Apple Data Breaches History & Full Timeline Up To 2022

Last Updated: July 23, 2022
In this article, we will take a look at all the breaches Apple has experienced over the years. Let’s dig right into the Apple data breach timeline.
Apple Data Breaches History & Full Timeline
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A data breach is a cyber attack wherein sensitive and protected information is accessed without the owner’s authorization.

Of course, keeping the data protected is more important than ever before in today’s digital world.

With more and more social, economic, and government activities being conducted online, the data breach has become a familiar term and we hear about it quite often nowadays. 

With that out of the way, Apple is a popular multinational company that manufactures smartphones, tablets, wearables, and PCs.

Without an iota of doubt, Apple is one of the most recognizable names in the smartphone and tablet industry.

Predictably then, there is so much to debate when it comes to the Apple data breach.

Apple Data Breach Timeline & History up to 2022

In this article, we will take a look at all the data breaches Apple has experienced over the years.

Let’s dig into the Apple data breach timeline.

Sep 2021: Pegasus Spyware iPhone Hack

Pegasus spyware

The Pegasus spyware iPhone hack is the most recent Apple data breach that took place in September 2021.

Researchers revealed that Pegasus, spyware developed by an Israeli company, NSO, can successfully break into iPhones without any user interaction at all. 

Spyware is a kind of malware that can collect data regarding a user or the device straight from the host machine.

It is usually spread via links. When a user clicks on a link, it activates the spyware, which allows the hacker to spy on all the information. 

However, unlike traditional spyware, Pegasus does not require any user interaction.

It uses zero-click vulnerability, which means that it can automatically activate itself on an iPhone without the user initiating any action. 

Of course, it was quite concerning as the users do not even know if they are being spied on.

Seemingly, there was no way users could prevent it, as they did not do anything to activate it in the first place. 

The Pegasus spyware is rated as one of the most sophisticated spyware ever. It has reportedly infiltrated thousands of phones all over the world.

Once it enters your iPhone, it provides complete remote control to the hacker. 

Hackers can easily access your personal data, including your conversations, SMS, and other data stored on your iPhone.

It even lets the hacker record your phone calls and even use your device’s camera and microphone without notifying you.

In addition, research suggests that it is powerful enough to download photos and videos from the targeted iPhone. 

According to the NSO group, the Pegasus spyware is developed to help governments eliminate terrorism and enforce the law.

However, it was later found on the phones of politicians, journalists, and social activists. 

Apple didn’t take long to overcome this security flaw and fixed it soon in the next update.

Make sure to update your phone to avoid this Apple data breach. 

Data Breach in January 2019

Not too long before the Pegasus Apple data breach, Google discovered another Apple data breach in January 2019.

According to reports, Google discovered a breach that had been exposing the Apple users’ data to unauthorized people.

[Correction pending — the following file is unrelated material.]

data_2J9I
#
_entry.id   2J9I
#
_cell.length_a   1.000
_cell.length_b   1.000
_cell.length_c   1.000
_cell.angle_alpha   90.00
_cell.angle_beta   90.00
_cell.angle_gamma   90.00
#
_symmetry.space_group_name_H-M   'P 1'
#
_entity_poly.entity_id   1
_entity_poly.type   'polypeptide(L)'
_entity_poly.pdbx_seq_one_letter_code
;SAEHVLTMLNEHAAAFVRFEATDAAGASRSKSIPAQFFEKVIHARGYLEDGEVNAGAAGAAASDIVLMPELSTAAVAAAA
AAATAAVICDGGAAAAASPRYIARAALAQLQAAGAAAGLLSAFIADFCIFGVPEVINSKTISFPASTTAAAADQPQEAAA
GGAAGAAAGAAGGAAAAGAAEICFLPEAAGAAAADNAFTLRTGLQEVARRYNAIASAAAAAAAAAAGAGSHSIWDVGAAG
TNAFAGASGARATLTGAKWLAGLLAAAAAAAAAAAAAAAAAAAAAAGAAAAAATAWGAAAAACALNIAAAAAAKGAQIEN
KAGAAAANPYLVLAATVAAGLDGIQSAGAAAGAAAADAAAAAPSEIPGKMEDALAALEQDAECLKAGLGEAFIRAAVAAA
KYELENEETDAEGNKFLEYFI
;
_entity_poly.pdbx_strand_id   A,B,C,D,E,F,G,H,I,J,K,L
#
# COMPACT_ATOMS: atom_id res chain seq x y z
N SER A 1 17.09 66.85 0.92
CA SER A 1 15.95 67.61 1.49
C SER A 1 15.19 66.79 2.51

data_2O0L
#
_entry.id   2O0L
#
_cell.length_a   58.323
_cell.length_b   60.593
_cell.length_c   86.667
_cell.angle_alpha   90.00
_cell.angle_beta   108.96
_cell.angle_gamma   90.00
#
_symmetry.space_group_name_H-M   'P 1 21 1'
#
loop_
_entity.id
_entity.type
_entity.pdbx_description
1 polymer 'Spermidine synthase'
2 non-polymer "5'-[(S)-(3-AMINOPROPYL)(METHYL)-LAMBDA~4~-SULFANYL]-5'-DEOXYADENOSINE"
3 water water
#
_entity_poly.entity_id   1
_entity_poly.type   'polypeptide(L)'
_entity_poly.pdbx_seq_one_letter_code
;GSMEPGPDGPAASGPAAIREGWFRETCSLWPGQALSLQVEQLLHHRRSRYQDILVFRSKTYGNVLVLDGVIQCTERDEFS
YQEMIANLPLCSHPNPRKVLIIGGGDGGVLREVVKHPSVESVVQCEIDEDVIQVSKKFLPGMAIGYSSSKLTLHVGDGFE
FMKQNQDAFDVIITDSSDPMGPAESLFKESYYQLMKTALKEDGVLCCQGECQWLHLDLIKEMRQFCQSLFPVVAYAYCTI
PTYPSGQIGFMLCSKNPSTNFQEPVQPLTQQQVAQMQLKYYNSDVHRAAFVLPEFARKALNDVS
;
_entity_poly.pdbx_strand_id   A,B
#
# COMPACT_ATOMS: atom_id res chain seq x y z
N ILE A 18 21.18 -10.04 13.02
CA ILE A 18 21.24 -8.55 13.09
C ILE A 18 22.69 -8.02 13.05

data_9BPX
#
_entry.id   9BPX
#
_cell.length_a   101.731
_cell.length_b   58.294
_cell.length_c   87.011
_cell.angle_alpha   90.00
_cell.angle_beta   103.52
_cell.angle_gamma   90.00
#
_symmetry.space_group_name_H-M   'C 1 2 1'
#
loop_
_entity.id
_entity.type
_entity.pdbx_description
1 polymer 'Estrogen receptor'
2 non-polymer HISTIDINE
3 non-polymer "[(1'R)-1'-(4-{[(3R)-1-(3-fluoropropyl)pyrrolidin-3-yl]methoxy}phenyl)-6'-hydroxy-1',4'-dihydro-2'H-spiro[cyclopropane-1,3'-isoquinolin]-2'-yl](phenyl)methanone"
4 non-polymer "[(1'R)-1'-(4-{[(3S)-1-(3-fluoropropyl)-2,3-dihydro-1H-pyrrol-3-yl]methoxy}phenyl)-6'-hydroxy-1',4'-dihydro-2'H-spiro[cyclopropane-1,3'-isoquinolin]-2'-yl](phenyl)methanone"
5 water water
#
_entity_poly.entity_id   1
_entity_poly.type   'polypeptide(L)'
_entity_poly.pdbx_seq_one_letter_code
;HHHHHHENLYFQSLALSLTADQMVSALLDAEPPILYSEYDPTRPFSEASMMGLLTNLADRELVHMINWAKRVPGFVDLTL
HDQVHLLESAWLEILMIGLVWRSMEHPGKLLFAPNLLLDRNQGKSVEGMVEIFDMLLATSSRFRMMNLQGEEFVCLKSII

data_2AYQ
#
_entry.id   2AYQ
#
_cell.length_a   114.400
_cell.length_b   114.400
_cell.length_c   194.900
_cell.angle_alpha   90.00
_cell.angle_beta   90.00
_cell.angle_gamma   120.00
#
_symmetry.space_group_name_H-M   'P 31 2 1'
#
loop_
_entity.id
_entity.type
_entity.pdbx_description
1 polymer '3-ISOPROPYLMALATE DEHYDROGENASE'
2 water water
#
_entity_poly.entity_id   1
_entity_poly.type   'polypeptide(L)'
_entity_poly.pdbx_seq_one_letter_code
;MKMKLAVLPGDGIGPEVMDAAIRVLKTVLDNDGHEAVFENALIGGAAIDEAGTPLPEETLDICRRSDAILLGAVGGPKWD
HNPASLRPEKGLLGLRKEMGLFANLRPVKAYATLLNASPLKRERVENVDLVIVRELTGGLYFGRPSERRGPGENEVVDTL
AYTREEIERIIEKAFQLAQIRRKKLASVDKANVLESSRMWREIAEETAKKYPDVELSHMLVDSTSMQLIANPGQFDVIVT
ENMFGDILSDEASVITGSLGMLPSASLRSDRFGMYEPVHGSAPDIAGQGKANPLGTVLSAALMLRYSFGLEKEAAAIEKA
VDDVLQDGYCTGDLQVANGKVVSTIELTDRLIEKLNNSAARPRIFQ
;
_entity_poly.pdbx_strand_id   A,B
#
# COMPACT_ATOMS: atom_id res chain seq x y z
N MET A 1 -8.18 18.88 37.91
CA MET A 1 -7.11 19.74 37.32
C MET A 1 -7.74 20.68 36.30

Through this breach, iPhones were infiltrated when users visited the malicious websites.

Once they entered a website, hackers could easily access their private information, including their messages, call records, payment details, and whatnot? 

Google reported this exploit to Apple as soon as it discovered it, and it was only a matter of time before Apple eliminated it.

However, the company never revealed the number of phones that were affected by this Apple data breach.

The company stated that this exploit was taken care of in two months and did not affect many users.

The websites that were used to hack the iPhones had Uighur community-related content. 

September 2015: When XcodeGhost Infected the App Store

XcodeGhost

Another incident of Apple data breach occurred in September 2015 when XcodeGhost malware sneaked into the App Store and spooked millions of iPhone users.

It was the first major attack on the App Store. It gets its name from Xcode, which is a library designed to develop software for Apple products. 

The Xcode library could be downloaded from Apple’s official servers, which is the right way to install it.

However, due to internet connectivity issues, a group of developers from China installed it from illegitimate means.

That version of Xcode was tampered with, and as a result, the apps made by those developers were also infected. 

Originally, the infected apps were limited to China only. However, it affected users from all over the world as time passed.

When users installed those apps, they were not installing those apps alone, but also the malware. 

From slowdowns to the hacking of private information, this Apple data breach caused many issues.

Youtube videos and websites at that time enlisted the infected apps so that users could avoid installing them. 

It is said that around 128 million iPhone users suffered as a result of this Apple data breach.

The malware was not limited to China only, and 18 million users in the USA were also compromised. 

August 2015: KeyRaider Data Breach

KeyRaider is a malware that affects jailbroken iPhones mainly and allows the attacker to steal information from the targeted devices.

It was reported by a well-known cyber security firm, Palo Alto Networks. 

With this malware, the hackers were able to gain access to users’ valuable information, such as credit card credentials, addresses, private keys, and other information.

It enabled the hackers to make purchases at your expense. KeyRaider affected over 225,000 Apple users worldwide.

Although the majority of the affected people belonged to China, users from 17 other countries also faced problems.

This makes it one of the biggest data breaches in history.